In Christian circles, you often hear the expression of  “doing life together.” In the past few years, German pastor and martyr Dietrich Bonhoeffer’s book Life Together has become an oft-quoted resource as well.

Doing life together is the idea of spending quality, intentional time with others in order to encourage one another toward a deeper love for Christ and obedience to His Word. It is often assumed (wrongly) that if Christians spend time together, they are doing life together. However, just because you have a Christian roommate or two believing hipsters meet over a caramel latte with David Platt books in hand doesn’t mean that biblical discipleship is taking place.

Discipleship and life together is not just about religious input, discussion and proximity to Jesus and His teachings.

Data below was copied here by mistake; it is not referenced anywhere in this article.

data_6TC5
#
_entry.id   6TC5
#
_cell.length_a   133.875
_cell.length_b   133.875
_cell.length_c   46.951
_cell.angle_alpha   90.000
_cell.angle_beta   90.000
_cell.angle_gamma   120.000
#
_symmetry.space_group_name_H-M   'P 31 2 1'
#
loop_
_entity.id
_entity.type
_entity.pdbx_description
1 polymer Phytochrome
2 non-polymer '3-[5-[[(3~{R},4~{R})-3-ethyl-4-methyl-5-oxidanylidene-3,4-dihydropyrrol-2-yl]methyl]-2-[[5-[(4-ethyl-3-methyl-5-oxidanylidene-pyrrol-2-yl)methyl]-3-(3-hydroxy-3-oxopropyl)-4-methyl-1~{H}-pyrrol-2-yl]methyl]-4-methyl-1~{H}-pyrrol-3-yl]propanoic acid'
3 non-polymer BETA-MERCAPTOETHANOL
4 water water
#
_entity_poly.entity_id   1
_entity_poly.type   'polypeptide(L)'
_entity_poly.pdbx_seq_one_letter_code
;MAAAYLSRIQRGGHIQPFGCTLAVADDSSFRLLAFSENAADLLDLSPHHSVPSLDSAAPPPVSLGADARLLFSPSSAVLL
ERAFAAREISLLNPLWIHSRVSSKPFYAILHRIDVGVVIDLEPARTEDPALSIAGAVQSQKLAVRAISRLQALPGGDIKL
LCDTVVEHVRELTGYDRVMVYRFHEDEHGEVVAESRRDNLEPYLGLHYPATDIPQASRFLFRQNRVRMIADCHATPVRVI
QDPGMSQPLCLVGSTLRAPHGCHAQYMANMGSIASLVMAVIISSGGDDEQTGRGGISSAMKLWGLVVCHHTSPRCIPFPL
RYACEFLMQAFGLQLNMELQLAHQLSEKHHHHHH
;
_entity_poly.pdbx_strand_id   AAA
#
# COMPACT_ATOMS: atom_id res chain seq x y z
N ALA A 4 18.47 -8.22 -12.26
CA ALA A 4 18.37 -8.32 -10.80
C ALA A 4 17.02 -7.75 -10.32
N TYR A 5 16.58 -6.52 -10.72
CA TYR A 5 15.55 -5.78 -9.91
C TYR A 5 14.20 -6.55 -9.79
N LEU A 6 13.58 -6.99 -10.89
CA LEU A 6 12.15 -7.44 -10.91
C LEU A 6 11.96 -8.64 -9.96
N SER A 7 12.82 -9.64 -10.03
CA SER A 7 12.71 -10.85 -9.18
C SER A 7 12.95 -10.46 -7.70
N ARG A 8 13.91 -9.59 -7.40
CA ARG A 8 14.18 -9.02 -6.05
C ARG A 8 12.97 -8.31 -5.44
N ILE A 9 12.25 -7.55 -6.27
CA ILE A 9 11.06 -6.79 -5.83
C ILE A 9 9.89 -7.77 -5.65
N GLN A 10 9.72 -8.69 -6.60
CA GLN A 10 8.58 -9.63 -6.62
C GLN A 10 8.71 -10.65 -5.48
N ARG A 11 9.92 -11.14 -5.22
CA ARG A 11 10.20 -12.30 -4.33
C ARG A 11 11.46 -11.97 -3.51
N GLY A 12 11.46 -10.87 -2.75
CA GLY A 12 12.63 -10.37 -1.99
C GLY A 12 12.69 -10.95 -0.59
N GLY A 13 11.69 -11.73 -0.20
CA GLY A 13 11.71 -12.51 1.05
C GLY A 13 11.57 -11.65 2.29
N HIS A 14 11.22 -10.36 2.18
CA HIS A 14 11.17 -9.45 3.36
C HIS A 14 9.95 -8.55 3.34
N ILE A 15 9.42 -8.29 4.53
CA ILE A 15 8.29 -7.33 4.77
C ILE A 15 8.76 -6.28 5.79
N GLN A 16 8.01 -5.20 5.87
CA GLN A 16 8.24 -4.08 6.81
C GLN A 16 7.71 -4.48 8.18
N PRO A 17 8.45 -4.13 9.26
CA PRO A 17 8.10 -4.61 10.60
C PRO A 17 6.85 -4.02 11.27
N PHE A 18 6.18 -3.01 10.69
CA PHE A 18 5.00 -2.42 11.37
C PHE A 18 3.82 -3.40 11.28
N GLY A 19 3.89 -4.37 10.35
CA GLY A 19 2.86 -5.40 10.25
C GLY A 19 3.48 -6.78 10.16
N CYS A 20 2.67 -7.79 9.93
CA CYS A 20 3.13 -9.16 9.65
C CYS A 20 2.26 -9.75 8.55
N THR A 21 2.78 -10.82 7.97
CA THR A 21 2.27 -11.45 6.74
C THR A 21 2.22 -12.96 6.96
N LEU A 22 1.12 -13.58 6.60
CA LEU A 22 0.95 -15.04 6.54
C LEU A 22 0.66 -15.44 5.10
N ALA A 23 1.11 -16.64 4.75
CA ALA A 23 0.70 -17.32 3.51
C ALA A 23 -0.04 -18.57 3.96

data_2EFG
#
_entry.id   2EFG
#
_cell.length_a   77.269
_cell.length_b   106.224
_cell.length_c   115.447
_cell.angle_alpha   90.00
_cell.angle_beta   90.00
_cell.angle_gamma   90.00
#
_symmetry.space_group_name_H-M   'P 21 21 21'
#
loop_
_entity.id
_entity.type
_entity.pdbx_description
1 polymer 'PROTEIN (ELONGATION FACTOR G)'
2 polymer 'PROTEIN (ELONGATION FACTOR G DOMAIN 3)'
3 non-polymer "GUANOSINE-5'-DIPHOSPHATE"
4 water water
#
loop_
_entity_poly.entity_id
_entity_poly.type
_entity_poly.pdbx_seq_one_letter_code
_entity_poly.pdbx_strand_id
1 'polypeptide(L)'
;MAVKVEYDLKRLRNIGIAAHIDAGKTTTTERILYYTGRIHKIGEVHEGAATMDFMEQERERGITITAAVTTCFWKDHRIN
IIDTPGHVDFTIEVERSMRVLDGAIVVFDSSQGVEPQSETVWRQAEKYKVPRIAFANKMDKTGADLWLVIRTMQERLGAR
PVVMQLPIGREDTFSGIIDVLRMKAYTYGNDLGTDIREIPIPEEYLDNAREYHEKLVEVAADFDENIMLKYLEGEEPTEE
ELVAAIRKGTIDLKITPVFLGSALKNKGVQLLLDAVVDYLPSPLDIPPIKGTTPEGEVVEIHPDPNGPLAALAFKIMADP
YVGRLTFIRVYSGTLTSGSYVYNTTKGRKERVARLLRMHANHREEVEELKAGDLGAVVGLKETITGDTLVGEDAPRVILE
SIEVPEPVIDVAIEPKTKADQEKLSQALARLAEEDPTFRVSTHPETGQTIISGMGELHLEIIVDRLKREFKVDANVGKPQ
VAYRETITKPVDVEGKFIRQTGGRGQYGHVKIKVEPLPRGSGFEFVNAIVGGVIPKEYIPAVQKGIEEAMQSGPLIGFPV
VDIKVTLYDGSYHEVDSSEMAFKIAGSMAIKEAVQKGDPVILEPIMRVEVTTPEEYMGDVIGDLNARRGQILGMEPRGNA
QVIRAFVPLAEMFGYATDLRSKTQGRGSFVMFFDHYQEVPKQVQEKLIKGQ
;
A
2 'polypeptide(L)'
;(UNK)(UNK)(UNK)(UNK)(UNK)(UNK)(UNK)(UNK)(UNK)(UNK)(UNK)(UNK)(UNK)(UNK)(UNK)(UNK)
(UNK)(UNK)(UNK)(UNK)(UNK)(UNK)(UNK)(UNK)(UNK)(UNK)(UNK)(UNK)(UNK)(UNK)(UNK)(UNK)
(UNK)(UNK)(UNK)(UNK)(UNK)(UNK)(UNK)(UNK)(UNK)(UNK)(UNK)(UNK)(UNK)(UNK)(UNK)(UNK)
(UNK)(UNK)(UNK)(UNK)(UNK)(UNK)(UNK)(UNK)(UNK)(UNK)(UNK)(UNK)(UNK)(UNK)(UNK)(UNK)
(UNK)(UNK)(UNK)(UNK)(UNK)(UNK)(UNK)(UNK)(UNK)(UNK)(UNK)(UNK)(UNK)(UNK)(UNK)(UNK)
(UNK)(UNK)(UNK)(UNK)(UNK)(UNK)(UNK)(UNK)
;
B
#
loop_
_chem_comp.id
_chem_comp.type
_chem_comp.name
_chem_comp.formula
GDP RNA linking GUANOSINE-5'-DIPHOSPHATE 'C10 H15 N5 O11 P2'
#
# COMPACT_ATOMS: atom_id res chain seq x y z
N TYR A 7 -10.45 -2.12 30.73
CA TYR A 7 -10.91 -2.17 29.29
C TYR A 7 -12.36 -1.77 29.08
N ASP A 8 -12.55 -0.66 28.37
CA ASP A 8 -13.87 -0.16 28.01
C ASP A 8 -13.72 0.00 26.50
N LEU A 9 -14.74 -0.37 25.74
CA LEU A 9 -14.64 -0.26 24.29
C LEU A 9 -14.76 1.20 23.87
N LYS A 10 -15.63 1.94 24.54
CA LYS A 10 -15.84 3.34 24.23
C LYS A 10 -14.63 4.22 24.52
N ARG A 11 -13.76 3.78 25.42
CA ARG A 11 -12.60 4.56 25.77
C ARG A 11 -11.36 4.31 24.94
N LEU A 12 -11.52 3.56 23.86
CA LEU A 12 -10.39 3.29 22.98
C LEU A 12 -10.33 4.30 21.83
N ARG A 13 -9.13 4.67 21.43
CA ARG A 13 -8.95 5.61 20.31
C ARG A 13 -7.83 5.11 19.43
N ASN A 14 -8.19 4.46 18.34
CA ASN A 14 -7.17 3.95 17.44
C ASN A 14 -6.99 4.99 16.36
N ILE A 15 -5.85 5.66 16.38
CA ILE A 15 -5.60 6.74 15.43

That’s the myth of proximity, and, I fear, the failure of much of Christian life together.

The thing about proximity to Jesus… you cannot change without it, but with it does not guarantee transformation. Case in point: Judas.

He did life together with Jesus and the other disciples and had all the proximity to Christ that he wanted. Yet, he betrayed the Lord, committed suicide and was called a “son of destruction.” (John 17.12)


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